Gold extended losses on Tuesday, falling 1 per cent on a stronger dollar and US Treasury yields. Spot gold hit its lowest level since August 11 at $1,730.50 per ounce and was down 1 per cent at $1,732.30 by 12.31 GMT. US gold futures fell 0.9 per cent to $1,736.50.
Benchmark US Treasury yields gained for a fourth consecutive day to hit a more than three-month peak, and the dollar index rose 0.3 per cent, making gold more expensive for holders of other currencies.
The dollar also competes with gold as a 'safe-haven'. The rise in the 10-year US Treasury yield "provides a massive headline for gold, as it reduces its attractiveness," and the metal looks poised to decline further towards $1,730, said Commerzbank analyst Carsten Fritsch.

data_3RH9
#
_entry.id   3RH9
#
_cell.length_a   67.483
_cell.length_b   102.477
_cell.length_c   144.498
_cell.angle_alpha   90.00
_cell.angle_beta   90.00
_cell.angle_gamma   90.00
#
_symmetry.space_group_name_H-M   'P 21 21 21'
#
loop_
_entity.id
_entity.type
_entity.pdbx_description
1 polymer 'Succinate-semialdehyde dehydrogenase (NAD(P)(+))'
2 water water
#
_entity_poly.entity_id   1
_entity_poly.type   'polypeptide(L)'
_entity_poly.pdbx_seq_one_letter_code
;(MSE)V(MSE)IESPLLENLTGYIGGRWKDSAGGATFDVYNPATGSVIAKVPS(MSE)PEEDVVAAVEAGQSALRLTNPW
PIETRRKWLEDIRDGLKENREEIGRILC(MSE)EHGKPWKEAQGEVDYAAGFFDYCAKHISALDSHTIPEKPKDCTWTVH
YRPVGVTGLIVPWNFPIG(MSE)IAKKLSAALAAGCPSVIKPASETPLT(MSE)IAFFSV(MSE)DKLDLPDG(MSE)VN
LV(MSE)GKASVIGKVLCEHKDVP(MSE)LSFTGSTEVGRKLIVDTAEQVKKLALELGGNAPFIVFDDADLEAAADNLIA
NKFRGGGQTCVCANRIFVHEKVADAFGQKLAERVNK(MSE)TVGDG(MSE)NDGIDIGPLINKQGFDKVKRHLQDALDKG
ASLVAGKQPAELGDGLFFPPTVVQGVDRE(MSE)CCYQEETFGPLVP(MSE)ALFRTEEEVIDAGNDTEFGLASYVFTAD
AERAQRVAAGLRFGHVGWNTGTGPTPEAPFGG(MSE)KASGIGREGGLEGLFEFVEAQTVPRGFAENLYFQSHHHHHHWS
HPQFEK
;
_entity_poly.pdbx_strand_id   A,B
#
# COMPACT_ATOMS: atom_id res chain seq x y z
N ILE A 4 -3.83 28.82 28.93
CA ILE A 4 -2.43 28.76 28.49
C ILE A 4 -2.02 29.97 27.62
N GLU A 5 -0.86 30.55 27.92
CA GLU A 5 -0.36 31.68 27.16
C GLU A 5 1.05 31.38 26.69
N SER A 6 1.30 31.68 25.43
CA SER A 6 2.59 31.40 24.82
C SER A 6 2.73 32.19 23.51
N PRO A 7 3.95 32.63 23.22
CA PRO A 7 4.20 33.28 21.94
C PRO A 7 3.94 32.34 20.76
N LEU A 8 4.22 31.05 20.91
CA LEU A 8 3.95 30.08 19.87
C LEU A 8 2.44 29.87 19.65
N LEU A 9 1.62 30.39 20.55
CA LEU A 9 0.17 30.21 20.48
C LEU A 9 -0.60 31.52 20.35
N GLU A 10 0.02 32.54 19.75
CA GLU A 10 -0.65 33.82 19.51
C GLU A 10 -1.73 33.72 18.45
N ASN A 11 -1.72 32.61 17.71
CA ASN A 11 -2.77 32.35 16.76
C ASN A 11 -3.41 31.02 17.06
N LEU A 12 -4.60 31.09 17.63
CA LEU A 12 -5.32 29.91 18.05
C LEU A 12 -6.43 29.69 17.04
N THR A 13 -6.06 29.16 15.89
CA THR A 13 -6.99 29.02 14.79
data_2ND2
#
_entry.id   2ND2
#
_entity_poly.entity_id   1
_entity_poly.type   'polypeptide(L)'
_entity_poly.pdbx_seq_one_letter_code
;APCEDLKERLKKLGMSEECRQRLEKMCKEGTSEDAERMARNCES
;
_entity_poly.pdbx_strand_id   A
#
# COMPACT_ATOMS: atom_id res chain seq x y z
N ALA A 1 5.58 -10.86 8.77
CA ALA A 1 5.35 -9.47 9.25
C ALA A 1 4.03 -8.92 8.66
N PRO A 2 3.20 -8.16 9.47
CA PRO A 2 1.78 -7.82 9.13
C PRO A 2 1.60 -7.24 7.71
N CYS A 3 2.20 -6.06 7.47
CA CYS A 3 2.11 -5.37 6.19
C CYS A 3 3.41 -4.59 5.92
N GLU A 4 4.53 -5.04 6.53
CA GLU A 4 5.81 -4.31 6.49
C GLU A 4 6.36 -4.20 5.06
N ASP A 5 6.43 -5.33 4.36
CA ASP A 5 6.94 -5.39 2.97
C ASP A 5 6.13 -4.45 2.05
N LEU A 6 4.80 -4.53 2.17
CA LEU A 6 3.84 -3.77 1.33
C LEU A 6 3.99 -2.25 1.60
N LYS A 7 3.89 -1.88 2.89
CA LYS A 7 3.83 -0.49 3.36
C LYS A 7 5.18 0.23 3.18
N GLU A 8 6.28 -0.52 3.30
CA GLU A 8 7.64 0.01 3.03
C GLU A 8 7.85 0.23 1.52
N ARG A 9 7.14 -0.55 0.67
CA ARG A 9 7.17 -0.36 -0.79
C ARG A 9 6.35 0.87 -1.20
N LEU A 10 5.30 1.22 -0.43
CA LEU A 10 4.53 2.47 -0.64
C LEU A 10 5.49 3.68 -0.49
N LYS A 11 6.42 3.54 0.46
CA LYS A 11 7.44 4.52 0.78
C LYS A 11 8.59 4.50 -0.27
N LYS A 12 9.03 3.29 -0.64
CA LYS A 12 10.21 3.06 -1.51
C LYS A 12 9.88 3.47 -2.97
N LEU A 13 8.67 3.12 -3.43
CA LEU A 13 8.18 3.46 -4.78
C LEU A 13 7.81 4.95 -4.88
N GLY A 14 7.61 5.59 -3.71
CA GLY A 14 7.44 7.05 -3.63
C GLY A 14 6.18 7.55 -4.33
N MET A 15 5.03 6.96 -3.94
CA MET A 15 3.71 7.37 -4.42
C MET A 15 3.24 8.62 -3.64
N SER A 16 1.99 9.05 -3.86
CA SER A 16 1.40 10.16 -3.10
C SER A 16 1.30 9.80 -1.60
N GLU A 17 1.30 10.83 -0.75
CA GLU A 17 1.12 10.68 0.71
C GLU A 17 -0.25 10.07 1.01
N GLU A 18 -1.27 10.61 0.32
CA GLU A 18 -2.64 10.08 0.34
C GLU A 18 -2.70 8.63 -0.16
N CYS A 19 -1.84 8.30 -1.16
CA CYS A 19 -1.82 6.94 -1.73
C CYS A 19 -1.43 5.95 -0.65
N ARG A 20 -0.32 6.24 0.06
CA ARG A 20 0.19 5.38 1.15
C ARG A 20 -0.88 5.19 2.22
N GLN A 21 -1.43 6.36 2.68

Market sentiment therefore remains downbeat with continued ETF outflows and investors are "not very optimistic about prospects for gold," he added.
Holdings of the SPDR Gold Trust fell 0.3 per cent to 990.32 on Monday.
Chicago Fed President Charles Evans on Monday said he expects inflation to rise to 2.4 per cent by 2024 but interest rates to be only on a "gentle incline" upward.
"This concern about more persistent inflation also appears to be becoming a much more consistent theme of central bankers' discourse, with a number of Fed speakers yesterday coming across a little more forcefully when it comes to the start of tapering," CMC Markets UK's chief market analyst Michael Hewson said.
Gold is often considered a hedge against higher inflation, but a Fed rate hike would increase the opportunity cost of holding gold, which pays no interest. Silver slipped 2 per cent to $22.20 per ounce, palladium fell 0.9 per cent to $1,946.27, while platinum rose 0.4 per cent to $984.28.